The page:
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Chinese investments in Dubai residential property top $720m in 2017

Dubai’s reputation as "a safe harbour from global political strife" will spur higher investments in the emirate, a recently released report has found

Mainland Chinese investors spent $720m on residential real esate in Dubai last year [representational image].
Mainland Chinese investors spent $720m on residential real esate in Dubai last year [representational image].

Mainland Chinese investors spent $720m (AED2.6bn) in Dubai residential real estate in 2017, according to new figures shared by property portal Juwai.

According to its 2018 Chinese Global Property Investment Report, these Dubai transactions contributed to the $65.9bn (AED242bn) spent by mainland Chinese investors on residential assets across all markets last year.

The firm did not give a figure on the amount of commercial assets bought by Chinese investors in the UAE.

North America topped the ranking for Chinese real estate investments last year, with $31.3bn and $10.5bn invested in both residential and commercial assets respectively – a 31.9% drop in growth rate on the previous year.

READ: UAE maps road project programme with Chinese construction giant

In terms of property buying enquiries, Juwai’s findings placed the UAE 15 out of 15 in both the number of buyer enquiries and aggregate enquiry value.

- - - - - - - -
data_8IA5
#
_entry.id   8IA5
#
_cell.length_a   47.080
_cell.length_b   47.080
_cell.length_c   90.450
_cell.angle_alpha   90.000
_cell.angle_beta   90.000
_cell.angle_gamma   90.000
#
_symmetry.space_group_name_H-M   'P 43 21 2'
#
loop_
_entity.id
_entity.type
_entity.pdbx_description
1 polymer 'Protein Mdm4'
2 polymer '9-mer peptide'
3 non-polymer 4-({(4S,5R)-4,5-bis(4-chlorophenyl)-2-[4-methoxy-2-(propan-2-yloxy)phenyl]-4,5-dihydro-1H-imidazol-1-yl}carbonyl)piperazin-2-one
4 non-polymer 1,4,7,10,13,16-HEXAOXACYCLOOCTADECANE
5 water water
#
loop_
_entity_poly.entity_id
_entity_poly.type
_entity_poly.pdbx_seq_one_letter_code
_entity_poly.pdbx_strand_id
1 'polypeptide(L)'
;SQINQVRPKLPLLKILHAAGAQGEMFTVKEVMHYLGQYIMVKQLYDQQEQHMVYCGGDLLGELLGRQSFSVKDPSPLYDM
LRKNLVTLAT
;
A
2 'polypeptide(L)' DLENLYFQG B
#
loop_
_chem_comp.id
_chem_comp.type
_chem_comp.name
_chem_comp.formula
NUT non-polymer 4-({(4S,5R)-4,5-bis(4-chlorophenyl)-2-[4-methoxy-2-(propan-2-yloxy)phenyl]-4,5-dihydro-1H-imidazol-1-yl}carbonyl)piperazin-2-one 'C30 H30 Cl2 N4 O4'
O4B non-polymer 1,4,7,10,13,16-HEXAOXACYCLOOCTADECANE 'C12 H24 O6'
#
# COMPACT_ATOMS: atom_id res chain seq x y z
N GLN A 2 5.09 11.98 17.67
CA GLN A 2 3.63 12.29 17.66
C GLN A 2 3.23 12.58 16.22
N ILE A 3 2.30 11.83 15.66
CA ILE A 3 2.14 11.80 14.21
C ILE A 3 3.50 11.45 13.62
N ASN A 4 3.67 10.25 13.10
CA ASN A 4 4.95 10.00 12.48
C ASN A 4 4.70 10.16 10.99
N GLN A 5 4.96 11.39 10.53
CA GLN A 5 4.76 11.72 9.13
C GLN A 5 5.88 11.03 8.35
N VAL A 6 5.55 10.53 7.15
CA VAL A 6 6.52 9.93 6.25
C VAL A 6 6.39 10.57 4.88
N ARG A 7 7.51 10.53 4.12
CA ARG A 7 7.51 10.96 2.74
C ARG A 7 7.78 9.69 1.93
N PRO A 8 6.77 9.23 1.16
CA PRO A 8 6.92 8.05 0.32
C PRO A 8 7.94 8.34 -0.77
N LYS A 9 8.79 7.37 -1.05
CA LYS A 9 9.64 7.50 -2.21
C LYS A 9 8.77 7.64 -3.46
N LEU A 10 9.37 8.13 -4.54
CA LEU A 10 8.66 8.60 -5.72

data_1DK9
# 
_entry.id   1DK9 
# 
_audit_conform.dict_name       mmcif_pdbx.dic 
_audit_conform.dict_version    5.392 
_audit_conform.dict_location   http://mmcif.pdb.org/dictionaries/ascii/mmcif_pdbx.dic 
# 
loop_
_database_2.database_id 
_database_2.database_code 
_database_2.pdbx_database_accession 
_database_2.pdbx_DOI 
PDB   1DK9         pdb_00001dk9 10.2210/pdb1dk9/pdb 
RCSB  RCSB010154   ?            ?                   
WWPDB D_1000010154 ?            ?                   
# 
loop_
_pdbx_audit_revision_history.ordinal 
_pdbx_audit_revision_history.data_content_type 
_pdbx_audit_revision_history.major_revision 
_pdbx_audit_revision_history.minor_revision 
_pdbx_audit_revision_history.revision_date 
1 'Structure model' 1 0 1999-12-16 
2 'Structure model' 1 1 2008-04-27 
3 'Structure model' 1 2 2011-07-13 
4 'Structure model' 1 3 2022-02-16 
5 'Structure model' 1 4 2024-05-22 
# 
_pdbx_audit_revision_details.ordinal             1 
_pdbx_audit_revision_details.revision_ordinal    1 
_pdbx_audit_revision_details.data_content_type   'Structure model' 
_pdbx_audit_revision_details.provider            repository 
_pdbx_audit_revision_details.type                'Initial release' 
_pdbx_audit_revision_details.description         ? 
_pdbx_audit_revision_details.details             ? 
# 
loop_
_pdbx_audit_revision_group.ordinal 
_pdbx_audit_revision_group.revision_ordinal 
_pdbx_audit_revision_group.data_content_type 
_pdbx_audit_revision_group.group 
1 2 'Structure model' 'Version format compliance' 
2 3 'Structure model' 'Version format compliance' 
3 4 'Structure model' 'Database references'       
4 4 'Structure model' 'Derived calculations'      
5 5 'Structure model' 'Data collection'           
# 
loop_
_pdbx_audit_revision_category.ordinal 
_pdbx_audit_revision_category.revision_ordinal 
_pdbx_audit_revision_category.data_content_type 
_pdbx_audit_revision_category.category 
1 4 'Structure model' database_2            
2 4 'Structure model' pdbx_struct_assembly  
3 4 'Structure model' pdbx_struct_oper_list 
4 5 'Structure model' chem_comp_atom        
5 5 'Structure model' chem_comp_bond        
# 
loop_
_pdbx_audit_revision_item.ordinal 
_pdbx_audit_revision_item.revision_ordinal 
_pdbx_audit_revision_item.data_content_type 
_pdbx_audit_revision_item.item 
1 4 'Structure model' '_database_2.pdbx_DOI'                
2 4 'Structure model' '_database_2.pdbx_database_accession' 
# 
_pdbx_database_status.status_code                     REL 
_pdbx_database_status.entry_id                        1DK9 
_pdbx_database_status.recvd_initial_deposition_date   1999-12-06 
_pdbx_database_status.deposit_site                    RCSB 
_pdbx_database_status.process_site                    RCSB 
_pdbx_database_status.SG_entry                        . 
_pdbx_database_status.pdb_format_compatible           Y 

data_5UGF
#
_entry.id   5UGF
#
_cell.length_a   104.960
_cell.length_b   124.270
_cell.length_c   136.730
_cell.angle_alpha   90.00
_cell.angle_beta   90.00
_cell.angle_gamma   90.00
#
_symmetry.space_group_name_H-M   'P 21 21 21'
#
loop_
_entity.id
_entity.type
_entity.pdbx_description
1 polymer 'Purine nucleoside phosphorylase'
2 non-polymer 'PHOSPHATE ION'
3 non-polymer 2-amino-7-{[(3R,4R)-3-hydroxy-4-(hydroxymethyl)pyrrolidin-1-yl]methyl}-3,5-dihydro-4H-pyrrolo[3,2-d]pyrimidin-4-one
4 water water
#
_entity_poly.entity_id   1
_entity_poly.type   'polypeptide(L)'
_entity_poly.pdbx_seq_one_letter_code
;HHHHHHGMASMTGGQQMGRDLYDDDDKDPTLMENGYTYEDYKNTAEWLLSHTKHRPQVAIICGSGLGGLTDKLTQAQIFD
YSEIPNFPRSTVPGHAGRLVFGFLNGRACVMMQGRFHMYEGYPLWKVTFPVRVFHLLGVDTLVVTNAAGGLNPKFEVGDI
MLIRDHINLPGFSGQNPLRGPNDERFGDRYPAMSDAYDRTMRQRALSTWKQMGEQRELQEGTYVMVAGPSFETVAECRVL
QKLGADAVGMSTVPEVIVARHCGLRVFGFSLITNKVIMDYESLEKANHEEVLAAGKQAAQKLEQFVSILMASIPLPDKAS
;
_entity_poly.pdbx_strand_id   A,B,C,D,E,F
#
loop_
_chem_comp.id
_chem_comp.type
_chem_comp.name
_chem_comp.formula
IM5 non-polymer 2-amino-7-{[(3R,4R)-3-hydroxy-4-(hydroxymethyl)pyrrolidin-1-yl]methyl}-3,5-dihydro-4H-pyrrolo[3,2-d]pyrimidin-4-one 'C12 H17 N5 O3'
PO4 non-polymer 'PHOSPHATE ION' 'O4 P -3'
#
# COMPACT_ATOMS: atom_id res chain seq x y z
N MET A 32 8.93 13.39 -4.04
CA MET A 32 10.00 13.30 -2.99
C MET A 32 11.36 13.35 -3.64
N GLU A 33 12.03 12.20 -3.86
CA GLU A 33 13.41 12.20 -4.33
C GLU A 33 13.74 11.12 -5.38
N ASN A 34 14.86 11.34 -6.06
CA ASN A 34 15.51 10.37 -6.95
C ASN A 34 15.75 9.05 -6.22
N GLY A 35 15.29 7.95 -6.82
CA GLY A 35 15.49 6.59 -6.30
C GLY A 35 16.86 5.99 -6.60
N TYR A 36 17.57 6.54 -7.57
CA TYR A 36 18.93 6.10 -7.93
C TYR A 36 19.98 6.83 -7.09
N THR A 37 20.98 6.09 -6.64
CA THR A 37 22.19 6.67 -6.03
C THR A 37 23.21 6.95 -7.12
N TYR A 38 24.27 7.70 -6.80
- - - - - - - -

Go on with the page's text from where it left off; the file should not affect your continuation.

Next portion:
The top five countries for buyer enquiries were the US, Australia, Thailand, Canada, and the UK.

In Europe, Chinese real estate acquisitions increased by 227.9% from $7.8bn in 2016 to $25.5 bn in 2017.

“This year, we think Dubai’s reputation as a safe harbour from global political strife may lead to investment growth,” said Carrie Law, chief executive officer and director of Juwai.com.

“In 2018, we expect investment to grow at a moderate rate, which is in line with Beijing’s goal of managed, rational overseas investment.”

READ: CSCEC ME's China HQ to bankroll Belt and Road projects

The figures from Juwai, whch was founded in Hong Kong in 2010, comes amid years of capital controls by the Chinese government, designed to restrict capital outflows and manage its currency more effectively.

However, the impact of such controls – which bit particularly hard in December 2016 – may have been “overstated” when it comes to international property investors, the report added.

“Chinese international property buyers are motivated by a desire to diversify their assets, hedge their risks, fund an overseas lifestyle or education, or seek higher returns. Very few today, though, are driven by the fear that helped drive investment growth in 2015 and 2016."

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Construction Week - Issue 751
Oct 13, 2019